Servicio Marina Superior, LLC v. Matrix International LTD et al
ORDER denying 58 Motion to Stay as set out in order. Signed by Judge Kristi K. DuBose on 3/31/09. (cmj)
IN THE UNITED STATES DISTRICT COURT FOR THE SOUTHERN DISTRICT OF ALABAMA SOUTHERN DIVISION SERVICIO MARINA SUPERIOR, LLC, Plaintiff, v. MATRIX INTERNATIONAL LTD., Defendant. ) ) ) ) CIVIL ACTION NO. 07-0770-KD-C ) ) ) ORDER This matter is before the Court on Defendant's Motion to Stay Disbursement of Attached Funds Pending Appeal, or in the Alternative, Motion to Stay Pending Application to Court of Appeals (Doc. 58) and Plaintiff's response thereto (Doc. 60). Defendant Matrix seeks a stay of disbursement of the attached funds in this case without having to comply with the requirement of posting a supersedeas bond. Rule 62(d) of the Federal Rules of Civil Procedure provides that "[i]f an appeal is taken, the appellant may obtain a stay by supersedeas bond . . . ." As detailed in Avirgan v. Hull, 125 F.R.D. 185, 186-188 (S.D. Fla. 1989): A literal reading of Fed.R.Civ.P. 62(d) indicates that a court can issue a stay pending appeal only when the judgment debtor posts a supersedeas bond . . . . The only exceptions to this rule appear to be the special cases of Fed.R.Civ.P. 62(a), which are actions involving injunctions, receiverships or patent accountings. Federal courts today generally follow Fed.R.Civ.P. 62(d) unless a case presents one of two rare instances. See Olympia Equipment Leasing Co. v. Western Union Telegraph Co., 786 F.2d 794 (7th Cir. 1986). See also Federal Prescription Service, Inc. v. American Pharmaceutical Assoc., 636 F.2d 755 (D.C. Cir. 1980). In these two circumstances the posting of a bond to secure a stay pending appeal is inappropriate: (1) where the defendant's ability to pay the judgment is so plain that the cost of the bond would be a waste of money, and, (2) where the requirement would put the defendant's other creditors in undue jeopardy. Olympia Equipment, 786 F.2d at 796 . . . . In such a case, the district court may grant the stay without the posting of any security, or accept a form of alternative security. See Federal Prescription Service, Inc., 636 F.2d 755, 758 (D.C. Cir. 1980); Poplar Grove Planting and Refining Co. v. Bache Halsey Stuart, Inc., 600 F.2d 1189, 1191 (5th Cir. 1979) . . . . ***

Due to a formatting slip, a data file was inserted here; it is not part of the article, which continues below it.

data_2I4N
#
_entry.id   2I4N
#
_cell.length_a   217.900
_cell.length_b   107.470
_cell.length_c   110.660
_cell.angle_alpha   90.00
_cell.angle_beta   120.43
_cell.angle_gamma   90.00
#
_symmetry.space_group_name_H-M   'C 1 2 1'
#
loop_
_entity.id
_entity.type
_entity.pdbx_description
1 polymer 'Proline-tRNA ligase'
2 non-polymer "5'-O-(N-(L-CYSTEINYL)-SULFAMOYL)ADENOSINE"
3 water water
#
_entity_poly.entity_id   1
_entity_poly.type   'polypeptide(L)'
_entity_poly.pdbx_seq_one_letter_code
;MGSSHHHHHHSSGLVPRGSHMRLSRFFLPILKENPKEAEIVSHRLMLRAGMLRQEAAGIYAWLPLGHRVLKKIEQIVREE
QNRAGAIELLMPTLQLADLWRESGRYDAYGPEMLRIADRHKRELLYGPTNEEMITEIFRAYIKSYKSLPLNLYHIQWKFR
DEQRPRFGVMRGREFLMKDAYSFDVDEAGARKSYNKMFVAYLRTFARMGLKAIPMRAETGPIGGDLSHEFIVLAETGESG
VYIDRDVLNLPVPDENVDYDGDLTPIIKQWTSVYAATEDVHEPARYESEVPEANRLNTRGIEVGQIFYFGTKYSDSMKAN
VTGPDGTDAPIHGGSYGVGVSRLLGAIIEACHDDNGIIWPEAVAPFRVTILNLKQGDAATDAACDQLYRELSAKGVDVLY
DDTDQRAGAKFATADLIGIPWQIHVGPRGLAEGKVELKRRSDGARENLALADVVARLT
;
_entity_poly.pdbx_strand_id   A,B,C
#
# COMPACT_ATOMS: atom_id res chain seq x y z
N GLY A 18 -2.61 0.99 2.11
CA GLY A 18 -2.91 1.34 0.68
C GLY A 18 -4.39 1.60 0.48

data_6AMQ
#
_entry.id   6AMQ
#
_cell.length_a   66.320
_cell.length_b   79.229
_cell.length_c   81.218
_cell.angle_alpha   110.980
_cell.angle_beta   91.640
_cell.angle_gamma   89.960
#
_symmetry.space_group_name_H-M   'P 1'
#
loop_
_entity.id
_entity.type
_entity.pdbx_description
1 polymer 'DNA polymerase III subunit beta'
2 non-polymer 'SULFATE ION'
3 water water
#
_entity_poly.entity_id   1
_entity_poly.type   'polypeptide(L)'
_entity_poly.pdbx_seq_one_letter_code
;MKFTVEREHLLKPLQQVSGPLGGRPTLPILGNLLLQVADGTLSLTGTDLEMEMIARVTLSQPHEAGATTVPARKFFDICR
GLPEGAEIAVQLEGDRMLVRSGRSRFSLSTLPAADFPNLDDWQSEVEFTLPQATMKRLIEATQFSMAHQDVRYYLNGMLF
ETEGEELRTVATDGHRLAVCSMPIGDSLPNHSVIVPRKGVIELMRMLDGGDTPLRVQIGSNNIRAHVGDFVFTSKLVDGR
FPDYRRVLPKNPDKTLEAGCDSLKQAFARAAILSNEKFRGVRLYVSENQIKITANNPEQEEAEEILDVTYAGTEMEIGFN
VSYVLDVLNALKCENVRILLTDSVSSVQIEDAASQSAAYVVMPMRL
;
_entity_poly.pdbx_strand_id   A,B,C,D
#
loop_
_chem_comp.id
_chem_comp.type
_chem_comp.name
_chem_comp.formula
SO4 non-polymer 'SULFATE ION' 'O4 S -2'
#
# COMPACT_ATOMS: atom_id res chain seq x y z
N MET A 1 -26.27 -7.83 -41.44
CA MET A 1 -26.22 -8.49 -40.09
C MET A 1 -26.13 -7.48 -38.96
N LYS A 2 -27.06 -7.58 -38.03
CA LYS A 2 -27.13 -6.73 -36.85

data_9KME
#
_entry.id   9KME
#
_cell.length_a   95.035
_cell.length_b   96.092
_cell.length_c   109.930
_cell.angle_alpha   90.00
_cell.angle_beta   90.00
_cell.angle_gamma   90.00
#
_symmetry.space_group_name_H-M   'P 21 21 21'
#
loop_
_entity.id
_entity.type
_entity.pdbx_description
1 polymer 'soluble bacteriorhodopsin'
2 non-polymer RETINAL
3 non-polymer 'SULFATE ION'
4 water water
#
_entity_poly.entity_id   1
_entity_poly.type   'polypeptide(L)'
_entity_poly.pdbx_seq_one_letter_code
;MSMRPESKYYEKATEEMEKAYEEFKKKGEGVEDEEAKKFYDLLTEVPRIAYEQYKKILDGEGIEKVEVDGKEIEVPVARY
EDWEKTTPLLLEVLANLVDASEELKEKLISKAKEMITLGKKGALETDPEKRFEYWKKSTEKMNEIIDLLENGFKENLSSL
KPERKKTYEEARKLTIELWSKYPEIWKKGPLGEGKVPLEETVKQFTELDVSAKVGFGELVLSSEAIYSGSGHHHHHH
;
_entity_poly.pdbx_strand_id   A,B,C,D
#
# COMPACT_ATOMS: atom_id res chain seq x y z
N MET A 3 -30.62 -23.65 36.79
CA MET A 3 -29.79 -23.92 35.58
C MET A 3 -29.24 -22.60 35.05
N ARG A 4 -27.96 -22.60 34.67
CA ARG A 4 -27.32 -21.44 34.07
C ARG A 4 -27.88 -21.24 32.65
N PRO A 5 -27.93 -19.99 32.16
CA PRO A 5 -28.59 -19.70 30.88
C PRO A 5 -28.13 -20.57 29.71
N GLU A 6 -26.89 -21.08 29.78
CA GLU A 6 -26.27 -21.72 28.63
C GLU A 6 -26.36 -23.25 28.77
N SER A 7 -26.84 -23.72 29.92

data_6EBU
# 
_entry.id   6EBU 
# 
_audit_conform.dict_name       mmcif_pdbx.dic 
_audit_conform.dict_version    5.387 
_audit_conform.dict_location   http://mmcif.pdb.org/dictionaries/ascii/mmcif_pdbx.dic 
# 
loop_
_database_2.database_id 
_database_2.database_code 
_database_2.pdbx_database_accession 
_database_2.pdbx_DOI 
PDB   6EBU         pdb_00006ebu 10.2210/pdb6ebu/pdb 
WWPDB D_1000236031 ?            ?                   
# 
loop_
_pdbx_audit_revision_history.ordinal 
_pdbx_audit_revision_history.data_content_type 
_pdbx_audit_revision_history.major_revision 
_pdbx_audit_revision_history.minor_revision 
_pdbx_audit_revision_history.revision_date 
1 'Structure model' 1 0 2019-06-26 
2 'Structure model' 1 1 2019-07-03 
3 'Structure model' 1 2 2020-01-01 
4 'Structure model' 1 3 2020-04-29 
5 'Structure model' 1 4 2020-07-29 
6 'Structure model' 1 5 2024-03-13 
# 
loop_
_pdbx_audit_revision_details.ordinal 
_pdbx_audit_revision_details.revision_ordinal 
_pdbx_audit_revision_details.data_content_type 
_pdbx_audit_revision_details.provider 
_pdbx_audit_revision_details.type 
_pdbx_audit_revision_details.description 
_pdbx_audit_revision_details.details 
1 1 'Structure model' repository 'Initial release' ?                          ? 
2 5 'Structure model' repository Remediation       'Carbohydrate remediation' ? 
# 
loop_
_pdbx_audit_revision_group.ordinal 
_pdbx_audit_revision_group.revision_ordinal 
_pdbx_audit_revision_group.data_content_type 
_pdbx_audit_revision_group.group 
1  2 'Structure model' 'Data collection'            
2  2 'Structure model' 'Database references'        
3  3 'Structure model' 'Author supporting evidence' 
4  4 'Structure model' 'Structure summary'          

. . . . The court can only dispense with the requirement for a bond after the judgment debtor has "objectively demonstrated his ability to satisfy the judgment and maintain the same degree of solvency through the appellate process." 7 Moore's Federal Practice, § 62.06 at 62-34 (2d ed. 1987) . . . . Similarly, in order to obtain the posting of alternative security, the judgment debtor must demonstrate a present financial ability to "facially respond to a money judgment and be willing to present to the court a financially secure plan for maintaining that same degree of solvency during the appeal." See Poplar Grove Planting and Refining Co., Inc. v. Bache Halsey Stuart, Inc., 600 F.2d 1189, 1191 (5th Cir. 1979) . . . . *** . . . . The purpose of a supersedeas bond is to preserve the status quo while protecting the non-appealing party's rights pending appeal. See Prudential Ins. Co. of America v. Boyd, 781 F.2d 1494, 1498 (11th Cir.1986). The bond "is an important safeguard." Olympia Equipment Leasing Co., 786 F.2d at 800 (Easterbrook, J., concurring). . . In this case, Defendant Matrix has not articulated either of the foregoing "rare instances" for waiver of the supersedeas bond requirement under Rule 62(d).1 Neither instance has been mentioned, much less discussed, in the motion, and thus, Defendant Matrix will be required to post the supersedeas bond in order to obtain a stay pending appeal. Avirgan, 125 F.R.D. at 186-188. Accordingly, the Court finds that Defendant Matrix's motion is DENIED. DONE and ORDERED this the 31st day of March 2009. /s/ Kristi K. DuBose KRISTI K. DuBOSE UNITED STATES DISTRICT JUDGE
The Rule 62(e) exception for a stay without bond on appeal is inapplicable because the United States, its officers, or its agencies or a department of the federal government, are not parties in this case.
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